THE ISSUE: S.C. Civics Initiative
OUR OPINION: Getting students to know what immigrants must know is a start
In conjunction with Ken Burns’ documentary, “The Roosevelts: An Intimate History,” that is airing in seven parts, the American Council of Trustees and Alumni has released a study about Americans’ historical literacy.
The findings are disappointing but not surprising.
According to Daniel Burnett, spokesman for the higher education nonprofit that fights for historical literacy on college campuses, only 60 percent of Americans know FDR was president during World War II, and less than half know he was the president responsible for the New Deal.
The situation is similar for Theodore Roosevelt: Just two in five Americans associated him with the Panama Canal. Only about a quarter could identify him with the Bull Moose Party — an especially lackluster result considering the survey was plain old multiple choice.
“The results are disappointing, but they’re not new. Previous studies on historical amnesia from the American Council of Trustees and Alumni have revealed that a quarter of Americans don’t know that D-Day occurred during World War II. Among Americans 18 to 34, that number grows to a chilling one-third,” Burnett said.
While Burnett and his organization focus on where colleges are failing to teach U.S. history, three former South Carolina governors and state business leaders are launching an initiative to improve what students know when they get to the college level.
According to the Pew Research Center, only about a third of Americans can name the three branches of the U.S. government, much less say what each does. Studies of high school students in Oklahoma and Arizona showed less than a 4 percent passage rate on the U.S. Citizenship Civics test — the test all immigrants applying for U.S. citizenship must pass and do so at a 92 percent rate.
On Wednesday, the anniversary of the signing of the U.S. Constitution in 1787, former South Carolina Govs. Dick Riley, Jim Hodges and James Edwards joined in announcing the South Carolina Civics Education Initiative. The state legislative effort aims to ensure all South Carolina high school graduates have a basic understanding of American civics and history.
“It is absolutely critical that all South Carolina students have a sound knowledge of civics,” said state co-chair Riley, who also served as U.S. secretary of education from 1993-2001. “This is not a partisan issue. It is an American issue.”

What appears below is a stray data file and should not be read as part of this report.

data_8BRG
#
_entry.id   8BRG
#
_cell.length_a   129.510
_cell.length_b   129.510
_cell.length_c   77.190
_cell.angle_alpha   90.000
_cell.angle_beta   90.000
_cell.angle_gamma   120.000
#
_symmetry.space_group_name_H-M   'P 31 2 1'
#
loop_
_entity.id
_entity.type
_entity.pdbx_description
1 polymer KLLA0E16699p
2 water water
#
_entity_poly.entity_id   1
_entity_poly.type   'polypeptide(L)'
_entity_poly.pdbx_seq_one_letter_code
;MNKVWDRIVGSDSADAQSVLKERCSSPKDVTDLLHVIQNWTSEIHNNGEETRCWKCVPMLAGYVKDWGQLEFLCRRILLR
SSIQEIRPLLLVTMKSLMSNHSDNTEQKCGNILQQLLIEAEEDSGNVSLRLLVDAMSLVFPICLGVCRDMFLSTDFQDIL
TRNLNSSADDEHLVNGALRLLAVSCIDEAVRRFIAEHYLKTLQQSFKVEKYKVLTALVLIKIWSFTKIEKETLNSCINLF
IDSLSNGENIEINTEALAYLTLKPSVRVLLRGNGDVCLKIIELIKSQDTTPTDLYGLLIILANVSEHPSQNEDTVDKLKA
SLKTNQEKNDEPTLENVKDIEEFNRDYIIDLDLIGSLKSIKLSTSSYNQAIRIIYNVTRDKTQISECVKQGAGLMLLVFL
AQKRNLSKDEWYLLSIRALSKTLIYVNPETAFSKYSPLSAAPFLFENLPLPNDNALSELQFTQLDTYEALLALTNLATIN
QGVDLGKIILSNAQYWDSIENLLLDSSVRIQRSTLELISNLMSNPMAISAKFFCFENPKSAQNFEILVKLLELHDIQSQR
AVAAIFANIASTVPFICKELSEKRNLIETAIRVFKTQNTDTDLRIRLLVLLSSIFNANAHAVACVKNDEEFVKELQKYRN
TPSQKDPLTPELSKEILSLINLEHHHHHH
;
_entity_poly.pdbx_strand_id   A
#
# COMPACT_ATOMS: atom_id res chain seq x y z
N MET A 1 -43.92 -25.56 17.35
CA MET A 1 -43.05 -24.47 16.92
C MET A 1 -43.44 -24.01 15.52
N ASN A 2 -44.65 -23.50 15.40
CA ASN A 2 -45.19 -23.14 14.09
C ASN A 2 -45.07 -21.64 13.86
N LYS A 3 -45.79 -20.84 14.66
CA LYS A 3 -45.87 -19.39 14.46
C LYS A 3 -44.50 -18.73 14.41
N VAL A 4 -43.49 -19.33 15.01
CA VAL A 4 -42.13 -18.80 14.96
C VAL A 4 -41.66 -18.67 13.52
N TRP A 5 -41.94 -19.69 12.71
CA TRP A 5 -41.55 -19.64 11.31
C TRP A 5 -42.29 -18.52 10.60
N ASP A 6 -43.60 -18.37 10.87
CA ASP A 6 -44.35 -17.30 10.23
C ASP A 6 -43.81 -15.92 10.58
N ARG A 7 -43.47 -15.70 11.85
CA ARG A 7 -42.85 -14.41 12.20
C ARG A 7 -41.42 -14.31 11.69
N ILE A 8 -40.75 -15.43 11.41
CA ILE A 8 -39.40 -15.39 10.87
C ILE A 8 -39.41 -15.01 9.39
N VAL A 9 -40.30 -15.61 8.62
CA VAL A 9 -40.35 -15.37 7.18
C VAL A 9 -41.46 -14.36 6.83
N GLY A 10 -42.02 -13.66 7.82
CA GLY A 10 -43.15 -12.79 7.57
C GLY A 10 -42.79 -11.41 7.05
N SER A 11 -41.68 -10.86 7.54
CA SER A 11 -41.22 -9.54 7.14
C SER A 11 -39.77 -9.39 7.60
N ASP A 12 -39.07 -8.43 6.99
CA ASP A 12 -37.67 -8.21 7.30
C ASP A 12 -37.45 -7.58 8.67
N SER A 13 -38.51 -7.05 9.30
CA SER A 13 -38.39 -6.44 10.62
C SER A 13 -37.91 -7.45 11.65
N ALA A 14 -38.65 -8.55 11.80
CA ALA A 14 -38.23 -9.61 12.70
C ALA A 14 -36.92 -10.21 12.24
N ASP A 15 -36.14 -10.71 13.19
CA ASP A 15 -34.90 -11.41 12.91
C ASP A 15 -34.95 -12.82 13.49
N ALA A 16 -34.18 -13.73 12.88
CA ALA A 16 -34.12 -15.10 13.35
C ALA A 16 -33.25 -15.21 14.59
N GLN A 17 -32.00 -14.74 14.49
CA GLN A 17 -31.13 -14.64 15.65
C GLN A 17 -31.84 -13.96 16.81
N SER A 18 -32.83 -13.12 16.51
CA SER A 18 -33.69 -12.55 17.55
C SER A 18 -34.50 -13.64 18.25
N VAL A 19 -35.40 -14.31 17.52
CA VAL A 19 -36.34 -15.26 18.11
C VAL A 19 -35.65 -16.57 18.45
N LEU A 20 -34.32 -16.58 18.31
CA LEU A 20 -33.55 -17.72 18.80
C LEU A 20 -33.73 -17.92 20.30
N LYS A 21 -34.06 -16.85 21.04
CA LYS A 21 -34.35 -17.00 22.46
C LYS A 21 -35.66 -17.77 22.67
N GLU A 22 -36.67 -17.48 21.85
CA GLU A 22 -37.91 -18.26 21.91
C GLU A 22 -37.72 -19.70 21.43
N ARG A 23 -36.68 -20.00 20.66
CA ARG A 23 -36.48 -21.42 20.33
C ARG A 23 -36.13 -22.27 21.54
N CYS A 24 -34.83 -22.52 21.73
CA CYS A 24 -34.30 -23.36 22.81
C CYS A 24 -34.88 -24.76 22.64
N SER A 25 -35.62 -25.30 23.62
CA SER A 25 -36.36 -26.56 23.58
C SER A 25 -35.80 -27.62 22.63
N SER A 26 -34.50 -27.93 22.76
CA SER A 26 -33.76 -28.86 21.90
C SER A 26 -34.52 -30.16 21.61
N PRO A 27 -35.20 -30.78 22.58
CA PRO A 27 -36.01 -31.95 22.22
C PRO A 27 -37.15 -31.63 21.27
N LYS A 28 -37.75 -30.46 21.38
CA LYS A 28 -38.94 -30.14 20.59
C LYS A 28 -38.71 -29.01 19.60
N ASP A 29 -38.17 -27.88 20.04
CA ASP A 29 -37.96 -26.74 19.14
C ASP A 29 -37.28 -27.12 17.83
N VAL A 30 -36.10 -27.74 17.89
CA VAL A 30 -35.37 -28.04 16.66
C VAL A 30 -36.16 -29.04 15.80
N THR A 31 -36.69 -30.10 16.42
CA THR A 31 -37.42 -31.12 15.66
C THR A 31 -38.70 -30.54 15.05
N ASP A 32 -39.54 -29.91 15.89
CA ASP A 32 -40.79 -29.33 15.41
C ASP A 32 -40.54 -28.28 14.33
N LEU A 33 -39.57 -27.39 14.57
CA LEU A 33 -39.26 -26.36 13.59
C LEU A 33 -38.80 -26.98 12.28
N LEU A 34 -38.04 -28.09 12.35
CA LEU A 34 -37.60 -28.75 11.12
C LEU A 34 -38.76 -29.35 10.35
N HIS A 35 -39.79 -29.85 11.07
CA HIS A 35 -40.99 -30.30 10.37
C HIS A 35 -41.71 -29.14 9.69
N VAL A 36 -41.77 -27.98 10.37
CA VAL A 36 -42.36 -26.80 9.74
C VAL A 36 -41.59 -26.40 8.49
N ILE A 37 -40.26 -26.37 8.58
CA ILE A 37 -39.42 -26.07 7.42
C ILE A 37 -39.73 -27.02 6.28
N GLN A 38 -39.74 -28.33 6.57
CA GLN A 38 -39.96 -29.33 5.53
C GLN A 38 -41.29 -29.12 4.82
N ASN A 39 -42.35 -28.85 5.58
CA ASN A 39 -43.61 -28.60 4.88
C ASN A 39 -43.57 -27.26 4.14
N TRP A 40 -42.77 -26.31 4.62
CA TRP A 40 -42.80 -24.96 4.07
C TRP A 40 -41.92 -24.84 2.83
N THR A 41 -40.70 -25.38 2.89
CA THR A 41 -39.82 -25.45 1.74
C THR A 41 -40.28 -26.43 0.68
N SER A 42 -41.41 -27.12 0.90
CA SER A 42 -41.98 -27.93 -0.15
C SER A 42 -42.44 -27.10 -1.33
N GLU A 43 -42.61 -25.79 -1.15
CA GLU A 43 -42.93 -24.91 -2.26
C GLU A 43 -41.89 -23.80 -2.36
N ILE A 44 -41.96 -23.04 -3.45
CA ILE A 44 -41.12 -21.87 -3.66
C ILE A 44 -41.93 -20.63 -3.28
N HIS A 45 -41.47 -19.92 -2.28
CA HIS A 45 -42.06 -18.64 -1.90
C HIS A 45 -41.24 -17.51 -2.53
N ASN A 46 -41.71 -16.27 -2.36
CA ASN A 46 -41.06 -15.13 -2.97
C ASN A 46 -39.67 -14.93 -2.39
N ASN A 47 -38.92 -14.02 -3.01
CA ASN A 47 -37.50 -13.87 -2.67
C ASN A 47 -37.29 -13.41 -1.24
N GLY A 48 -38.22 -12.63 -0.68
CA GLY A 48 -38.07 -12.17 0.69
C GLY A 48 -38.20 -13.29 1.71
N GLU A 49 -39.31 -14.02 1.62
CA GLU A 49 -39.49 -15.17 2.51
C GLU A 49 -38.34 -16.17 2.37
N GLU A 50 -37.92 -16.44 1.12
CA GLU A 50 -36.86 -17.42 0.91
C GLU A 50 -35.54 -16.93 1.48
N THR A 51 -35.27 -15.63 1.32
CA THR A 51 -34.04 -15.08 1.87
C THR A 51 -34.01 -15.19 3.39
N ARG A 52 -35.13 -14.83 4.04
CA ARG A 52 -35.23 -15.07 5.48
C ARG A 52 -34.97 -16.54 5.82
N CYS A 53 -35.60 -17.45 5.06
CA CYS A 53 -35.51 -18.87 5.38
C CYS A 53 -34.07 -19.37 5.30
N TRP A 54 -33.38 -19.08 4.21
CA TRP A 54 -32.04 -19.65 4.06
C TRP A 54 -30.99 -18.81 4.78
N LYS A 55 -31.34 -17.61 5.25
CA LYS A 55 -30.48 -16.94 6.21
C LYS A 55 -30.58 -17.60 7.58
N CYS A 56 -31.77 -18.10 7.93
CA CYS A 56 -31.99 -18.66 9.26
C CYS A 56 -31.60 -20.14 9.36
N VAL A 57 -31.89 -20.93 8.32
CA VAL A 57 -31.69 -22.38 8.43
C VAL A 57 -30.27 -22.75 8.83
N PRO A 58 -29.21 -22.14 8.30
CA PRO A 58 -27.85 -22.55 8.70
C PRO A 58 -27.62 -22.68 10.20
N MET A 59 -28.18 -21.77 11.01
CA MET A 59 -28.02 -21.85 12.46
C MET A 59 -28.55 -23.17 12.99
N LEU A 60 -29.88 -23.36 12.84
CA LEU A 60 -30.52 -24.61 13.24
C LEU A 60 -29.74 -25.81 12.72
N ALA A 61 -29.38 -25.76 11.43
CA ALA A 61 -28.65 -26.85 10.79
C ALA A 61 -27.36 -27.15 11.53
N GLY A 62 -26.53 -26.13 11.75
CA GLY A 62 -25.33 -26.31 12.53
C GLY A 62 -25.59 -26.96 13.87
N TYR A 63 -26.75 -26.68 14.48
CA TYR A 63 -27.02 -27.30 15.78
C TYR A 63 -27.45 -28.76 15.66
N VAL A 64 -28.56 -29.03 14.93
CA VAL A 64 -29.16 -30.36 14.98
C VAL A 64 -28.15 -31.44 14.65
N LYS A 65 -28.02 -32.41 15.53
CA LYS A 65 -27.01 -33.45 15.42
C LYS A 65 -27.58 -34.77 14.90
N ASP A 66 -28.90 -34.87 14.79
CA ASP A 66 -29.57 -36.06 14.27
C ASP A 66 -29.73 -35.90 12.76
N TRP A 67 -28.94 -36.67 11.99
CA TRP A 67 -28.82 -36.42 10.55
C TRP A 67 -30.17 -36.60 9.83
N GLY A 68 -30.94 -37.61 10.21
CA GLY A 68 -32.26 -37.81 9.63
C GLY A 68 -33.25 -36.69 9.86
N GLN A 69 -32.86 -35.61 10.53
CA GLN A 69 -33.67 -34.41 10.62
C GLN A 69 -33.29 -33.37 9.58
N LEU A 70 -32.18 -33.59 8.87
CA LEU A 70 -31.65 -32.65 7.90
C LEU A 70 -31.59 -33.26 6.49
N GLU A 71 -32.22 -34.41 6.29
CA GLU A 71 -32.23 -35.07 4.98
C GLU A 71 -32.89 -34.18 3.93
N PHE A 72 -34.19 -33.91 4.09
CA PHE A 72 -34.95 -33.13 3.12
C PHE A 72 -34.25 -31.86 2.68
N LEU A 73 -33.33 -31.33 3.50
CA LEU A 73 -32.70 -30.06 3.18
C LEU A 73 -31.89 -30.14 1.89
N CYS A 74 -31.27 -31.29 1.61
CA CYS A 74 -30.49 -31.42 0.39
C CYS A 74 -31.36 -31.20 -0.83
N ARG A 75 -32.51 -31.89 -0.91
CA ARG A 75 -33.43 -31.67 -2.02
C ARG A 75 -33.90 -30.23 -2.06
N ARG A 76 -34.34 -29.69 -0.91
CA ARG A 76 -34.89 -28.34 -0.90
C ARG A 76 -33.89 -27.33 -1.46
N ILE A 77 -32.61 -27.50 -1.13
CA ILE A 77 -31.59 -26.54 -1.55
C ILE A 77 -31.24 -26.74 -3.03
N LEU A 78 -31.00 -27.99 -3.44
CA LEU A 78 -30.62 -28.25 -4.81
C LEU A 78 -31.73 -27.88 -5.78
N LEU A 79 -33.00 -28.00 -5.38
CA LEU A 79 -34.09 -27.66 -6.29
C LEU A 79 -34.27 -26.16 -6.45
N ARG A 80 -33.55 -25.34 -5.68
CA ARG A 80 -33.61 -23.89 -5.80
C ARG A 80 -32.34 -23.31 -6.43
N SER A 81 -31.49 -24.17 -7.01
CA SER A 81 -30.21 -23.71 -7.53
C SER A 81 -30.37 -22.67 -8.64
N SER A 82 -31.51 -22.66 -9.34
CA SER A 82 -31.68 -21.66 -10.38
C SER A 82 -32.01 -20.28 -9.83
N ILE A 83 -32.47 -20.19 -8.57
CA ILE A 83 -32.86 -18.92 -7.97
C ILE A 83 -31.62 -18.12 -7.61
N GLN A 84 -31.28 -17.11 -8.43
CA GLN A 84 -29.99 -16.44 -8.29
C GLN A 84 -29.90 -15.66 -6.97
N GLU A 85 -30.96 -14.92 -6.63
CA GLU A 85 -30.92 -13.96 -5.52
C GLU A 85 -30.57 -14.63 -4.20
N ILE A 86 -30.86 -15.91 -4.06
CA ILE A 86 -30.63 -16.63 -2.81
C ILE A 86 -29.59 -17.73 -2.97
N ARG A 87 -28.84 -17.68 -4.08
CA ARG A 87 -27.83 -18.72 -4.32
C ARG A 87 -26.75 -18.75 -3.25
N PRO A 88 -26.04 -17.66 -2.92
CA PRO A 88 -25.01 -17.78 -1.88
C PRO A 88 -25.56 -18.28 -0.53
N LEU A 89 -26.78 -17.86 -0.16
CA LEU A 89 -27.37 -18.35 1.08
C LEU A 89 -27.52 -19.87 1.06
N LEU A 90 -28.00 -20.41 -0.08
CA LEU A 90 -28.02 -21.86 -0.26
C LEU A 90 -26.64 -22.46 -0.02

The South Carolina Civics Education Initiative will promote an active and engaged citizenry by requiring all South Carolina high school students and those seeking general educational development (GED) study to take the 100-question USCIS Civics Test.
The USCIS Citizenship Civics test consists of 100 basic questions about American civics and history, such as:
n What is the name of the president of the United States now?
n Name one branch or part of the government.
n What is the capital of your state?
n What major event happened on September 11, 2001, in the United States?
The legislation, which supporters plan to have introduced during the next session of the General Assembly in January, will award students making a minimum score of 60 with extra credit toward graduation. Students will be allowed to take the test as many times as necessary.
“Understanding basic civics and how our government works needs to be a priority,” said Columbia businessman and Honor Flight of SC Chairman Bill Dukes, also a state co-chair. “Civic education will enable us to sustain our constitutional democracy. Our citizens must be informed and responsible. Our free and open society cannot succeed if our citizens don’t understand the fundamental values and principles of democracy.”
One of the popular and attractive aspects of the effort is the fact that there are no development costs for the test and little to no costs to develop study materials because the test itself and a wide range of study materials are available on the Internet for free.
Six other states on Wednesday announced similar state legislative efforts: Arizona, Louisiana, Oklahoma, Missouri, South Dakota and Utah. The goal of the Civics Education Initiative is for every state to pass this legislation by Sept. 17, 2017 — the 230th anniversary of the Constitution.
Concerted efforts on both the college and high school levels to promote understanding of government and U.S. history are necessary. Putting the weight of state legislation behind the Civics Education Initiative is an important step in the right direction to cure what Burnett calls Americans’ “historical amnesia.”
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